Another birthday you get to spend in heaven. This is year 13 since the first.
I think of you quite often, mostly in passing but on special days like today, you never leave my thoughts. On a day like today, I think back to years past when you were still here with us. I try to remember your face without looking at your picture first. It comes slowly. First, your eyes that twinkle when you smile. Then your cheeks, rosy usually from a little blush. Then your big smile. It makes my heart happy.
Tonight on my ride home from work, when your face came in to memory, my vision of you switched to Logan. I think there's some of that twinkle I saw in your eyes in his. Maybe that's why his smile is so endearing to me. And then I thought of your final year with us. The song "Your Great Name" by Natalie Grant was playing in the background as my memories came in to focus. My thoughts continued to flow... I thought of the one night I tried to bargain with God. I don't even remember what my bargaining chip was, I just know that in return I wanted complete healing for you. Then my thoughs flowed to a friend who's prayer was recently answered, in His way.
Next, I remembered the time you told me it was cancer. You had only been in the hospital for a few days, over the weekend actually. And I came to see you at the hospital with my friends from high school. You said it was going to be ok. You said we had to trust God. You said that my faith was like your faith. I took that as such a huge compliment because of how you lived your life, by your faith. I didn't see it in me then. Sometimes I see it in me now but still not like how I saw it in you.
As the song continued to play, I started to realize that it was that year that I learned what it meant to have faith, true faith. I realized that even through your pain you taught me about grace; living gracefully, dying gracefully, and most importantly, about the amazing grace of God.
In those months, I never heard you complain. I don't remember you ever shedding a tear for yourself. What I remember was soemthing beautiful. You made sure to keep your spirits up, your faith never wavered, and when you smiled, it was still with a twinkle in your eye. Perhaps, you did shed some tears when we weren't around. But I think even in those final days, you were still teaching us how to live by faith and by God's grace.
I remembered the last time I tried to bargain with God. It was when they told us you only had a couple of months to live. It was a weird feeling, having someone put a deadline on your life. A couple of months would bring us to November of 1997. And I immediately thought of what a sad Christmas it would be. So that's when I tried to make a deal. "Lord, do you think you can wait until afer February? That way my brother can have another birthday with her." I felt it was somewhat unfair that you would be there for our Fall birthdays but not for our brother's.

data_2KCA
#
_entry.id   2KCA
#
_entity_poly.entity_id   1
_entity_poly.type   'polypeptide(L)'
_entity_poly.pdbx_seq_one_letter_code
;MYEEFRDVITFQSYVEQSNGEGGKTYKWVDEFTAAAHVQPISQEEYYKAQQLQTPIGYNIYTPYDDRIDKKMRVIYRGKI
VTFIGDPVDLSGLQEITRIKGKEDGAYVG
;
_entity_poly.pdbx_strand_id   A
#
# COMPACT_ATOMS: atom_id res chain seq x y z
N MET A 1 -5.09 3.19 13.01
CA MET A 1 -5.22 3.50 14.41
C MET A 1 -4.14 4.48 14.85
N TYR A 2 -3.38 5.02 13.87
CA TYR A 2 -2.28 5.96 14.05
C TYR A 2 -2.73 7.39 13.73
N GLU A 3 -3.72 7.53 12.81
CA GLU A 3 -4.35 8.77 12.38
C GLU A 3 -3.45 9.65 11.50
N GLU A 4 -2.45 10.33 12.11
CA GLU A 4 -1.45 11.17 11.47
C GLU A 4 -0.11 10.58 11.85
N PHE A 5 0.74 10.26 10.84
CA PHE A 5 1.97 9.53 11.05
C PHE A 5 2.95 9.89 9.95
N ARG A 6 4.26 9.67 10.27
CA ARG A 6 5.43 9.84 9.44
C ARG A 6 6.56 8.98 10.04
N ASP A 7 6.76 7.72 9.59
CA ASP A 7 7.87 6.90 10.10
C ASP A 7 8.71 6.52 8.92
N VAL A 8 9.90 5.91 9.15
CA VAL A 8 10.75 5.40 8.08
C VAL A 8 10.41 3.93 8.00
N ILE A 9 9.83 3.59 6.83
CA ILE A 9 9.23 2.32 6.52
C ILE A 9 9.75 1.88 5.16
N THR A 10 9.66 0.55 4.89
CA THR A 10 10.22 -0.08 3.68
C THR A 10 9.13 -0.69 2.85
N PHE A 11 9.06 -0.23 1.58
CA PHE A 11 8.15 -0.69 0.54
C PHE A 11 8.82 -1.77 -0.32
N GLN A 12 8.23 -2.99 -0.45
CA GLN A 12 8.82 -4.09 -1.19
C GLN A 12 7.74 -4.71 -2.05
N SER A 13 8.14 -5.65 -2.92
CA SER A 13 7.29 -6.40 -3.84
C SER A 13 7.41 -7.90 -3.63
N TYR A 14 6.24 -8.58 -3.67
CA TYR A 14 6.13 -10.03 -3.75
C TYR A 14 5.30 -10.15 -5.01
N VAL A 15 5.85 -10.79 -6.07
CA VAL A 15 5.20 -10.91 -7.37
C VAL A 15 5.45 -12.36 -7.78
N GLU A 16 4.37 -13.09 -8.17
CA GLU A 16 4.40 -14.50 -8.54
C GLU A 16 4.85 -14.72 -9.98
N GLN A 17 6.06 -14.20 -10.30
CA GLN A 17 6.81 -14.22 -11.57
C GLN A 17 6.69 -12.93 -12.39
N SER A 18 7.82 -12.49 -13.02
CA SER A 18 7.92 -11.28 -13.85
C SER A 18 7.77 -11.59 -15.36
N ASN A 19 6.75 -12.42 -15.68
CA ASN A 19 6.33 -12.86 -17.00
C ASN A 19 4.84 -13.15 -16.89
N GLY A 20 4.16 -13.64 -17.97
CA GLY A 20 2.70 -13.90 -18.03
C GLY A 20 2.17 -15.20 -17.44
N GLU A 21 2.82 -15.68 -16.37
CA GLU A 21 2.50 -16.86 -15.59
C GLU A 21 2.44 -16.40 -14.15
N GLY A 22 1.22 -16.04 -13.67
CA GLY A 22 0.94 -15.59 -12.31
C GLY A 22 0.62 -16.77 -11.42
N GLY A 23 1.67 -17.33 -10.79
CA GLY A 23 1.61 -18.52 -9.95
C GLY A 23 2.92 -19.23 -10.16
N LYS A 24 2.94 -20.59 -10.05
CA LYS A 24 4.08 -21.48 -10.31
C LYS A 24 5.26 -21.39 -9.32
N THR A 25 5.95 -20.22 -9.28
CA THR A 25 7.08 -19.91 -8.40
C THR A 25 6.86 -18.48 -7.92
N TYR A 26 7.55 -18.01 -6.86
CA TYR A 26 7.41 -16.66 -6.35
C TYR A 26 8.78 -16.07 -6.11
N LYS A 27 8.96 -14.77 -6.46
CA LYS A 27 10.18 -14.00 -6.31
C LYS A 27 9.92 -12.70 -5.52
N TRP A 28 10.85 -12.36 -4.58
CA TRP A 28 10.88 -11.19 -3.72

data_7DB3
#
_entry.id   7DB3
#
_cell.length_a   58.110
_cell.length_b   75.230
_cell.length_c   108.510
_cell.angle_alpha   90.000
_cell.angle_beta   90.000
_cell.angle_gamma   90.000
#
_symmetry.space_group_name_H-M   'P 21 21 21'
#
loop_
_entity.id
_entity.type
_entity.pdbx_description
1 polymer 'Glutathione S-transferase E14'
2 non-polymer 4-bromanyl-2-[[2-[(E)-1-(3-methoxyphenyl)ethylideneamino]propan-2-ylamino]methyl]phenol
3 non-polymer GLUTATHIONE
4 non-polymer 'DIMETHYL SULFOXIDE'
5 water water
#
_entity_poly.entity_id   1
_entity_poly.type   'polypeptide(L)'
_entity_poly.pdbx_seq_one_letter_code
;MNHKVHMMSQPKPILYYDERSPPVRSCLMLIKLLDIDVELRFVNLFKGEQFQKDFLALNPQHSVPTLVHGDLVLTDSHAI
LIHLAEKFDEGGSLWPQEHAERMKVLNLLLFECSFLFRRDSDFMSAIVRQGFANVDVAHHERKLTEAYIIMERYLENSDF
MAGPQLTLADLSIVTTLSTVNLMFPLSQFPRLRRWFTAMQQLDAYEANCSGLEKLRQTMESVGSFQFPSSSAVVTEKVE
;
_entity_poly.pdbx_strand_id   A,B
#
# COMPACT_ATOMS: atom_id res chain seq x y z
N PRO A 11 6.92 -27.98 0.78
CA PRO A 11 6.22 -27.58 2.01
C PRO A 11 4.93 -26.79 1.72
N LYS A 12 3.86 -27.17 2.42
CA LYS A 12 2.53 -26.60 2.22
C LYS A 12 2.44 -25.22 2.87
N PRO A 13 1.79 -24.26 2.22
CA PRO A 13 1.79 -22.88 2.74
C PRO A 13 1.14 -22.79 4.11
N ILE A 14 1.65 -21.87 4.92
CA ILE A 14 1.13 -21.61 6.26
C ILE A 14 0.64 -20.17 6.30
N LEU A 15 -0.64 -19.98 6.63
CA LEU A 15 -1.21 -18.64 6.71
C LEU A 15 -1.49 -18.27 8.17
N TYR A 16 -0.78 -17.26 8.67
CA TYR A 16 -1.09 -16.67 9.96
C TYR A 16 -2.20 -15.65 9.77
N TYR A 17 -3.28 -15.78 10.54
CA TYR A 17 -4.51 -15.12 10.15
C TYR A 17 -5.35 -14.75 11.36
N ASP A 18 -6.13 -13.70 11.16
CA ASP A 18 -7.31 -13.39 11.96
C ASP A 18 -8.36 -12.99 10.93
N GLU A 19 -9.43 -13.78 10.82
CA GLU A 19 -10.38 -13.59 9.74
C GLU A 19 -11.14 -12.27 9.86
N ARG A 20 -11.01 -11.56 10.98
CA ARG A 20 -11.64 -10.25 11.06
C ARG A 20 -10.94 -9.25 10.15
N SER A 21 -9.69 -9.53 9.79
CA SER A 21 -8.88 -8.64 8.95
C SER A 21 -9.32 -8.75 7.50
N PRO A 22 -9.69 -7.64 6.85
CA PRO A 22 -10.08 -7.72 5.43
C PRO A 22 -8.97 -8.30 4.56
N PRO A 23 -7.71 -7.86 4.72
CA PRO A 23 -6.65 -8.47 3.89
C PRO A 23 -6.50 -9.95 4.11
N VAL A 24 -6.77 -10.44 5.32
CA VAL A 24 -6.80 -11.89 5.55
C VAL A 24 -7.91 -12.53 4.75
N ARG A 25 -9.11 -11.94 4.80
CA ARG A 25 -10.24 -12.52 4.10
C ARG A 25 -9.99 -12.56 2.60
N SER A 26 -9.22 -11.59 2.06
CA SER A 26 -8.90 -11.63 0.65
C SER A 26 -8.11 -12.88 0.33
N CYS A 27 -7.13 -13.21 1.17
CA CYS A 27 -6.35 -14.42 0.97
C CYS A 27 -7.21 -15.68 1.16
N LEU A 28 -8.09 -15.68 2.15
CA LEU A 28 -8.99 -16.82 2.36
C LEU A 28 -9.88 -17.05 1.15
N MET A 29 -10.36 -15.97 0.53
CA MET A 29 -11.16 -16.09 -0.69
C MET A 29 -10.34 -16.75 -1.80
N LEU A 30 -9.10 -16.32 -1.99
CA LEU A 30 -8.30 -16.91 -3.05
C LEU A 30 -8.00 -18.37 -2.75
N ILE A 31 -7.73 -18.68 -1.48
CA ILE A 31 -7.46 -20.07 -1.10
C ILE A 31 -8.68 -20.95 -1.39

Christmas came and went and I thought that we just might make it. Until the first week in January when I looked at you and realized it was time. You know that expression, "Put yourself in my shoes..." or "Walk a mile in my shoes..." On that day, I did. I put myself in your shoes and I thought not about us children, but about you. I thought about how good you were, about your grace, about your kindness and generosity. Suddenly it dawned on me that it was not fair to you to continue to live the life you were living, your body was wasting away. Sustained only by intravenous feeds, pain numbed with morphine and codeine. I said a quick prayer, "God please take her. It's time."
It was January 7, 1998 when I uttered that quick prayer. Around noon that day, two of your friends came to visit. One of whom gave you a sponge bath in bed, while the other strummed on a guitar and sang some worship songs. I sat on the couch and thought it was a good thing that you were getting cleaned up. In that way, you would be feeling nice and fresh when you went to be with Jesus. After they left I helped you lay back down in your bed and brought you a glass of water. You said you would take a nap so I went downstairs to watch some television. I had just settled in when you called me back up the stairs. You were bleeding from your colostomy bag so I changed the dressing but it wouldn't stop. I called Papa at work and then your oncologist who sent an ambulance over... the rest of the afternoon was a blur.
You passed away three days later. I had never felt that kind of pain before. It felt like someone put their hands in my chest and pulled out my heart, pulled out my soul. It was an empty feeling. But even as the pain crashed like angry waves at me, I had faith in God, stronger than it had ever been. I knew you were with Him and that where you were there was no pain. I imagined you with the twinkle in your eye.
Thank you for being a model of faith and grace. It was through you that I learned how to pray. It was through you that I learned how to worship and I learned how to praise. It was through you that I learned about God's unconditional love and forgiveness. It was through you that I came to know my Savior, in the way that you lived your life. I thank Him for choosing us for one another.
You express your loss so well in this article.
It is easy to 'see' the pain and sence of loss you experienced and yet there is a feeling of 'victory' too.
The years between do not take away the feeling of loss but they do allow us to realise the blessing of having known the one who has gone home before us.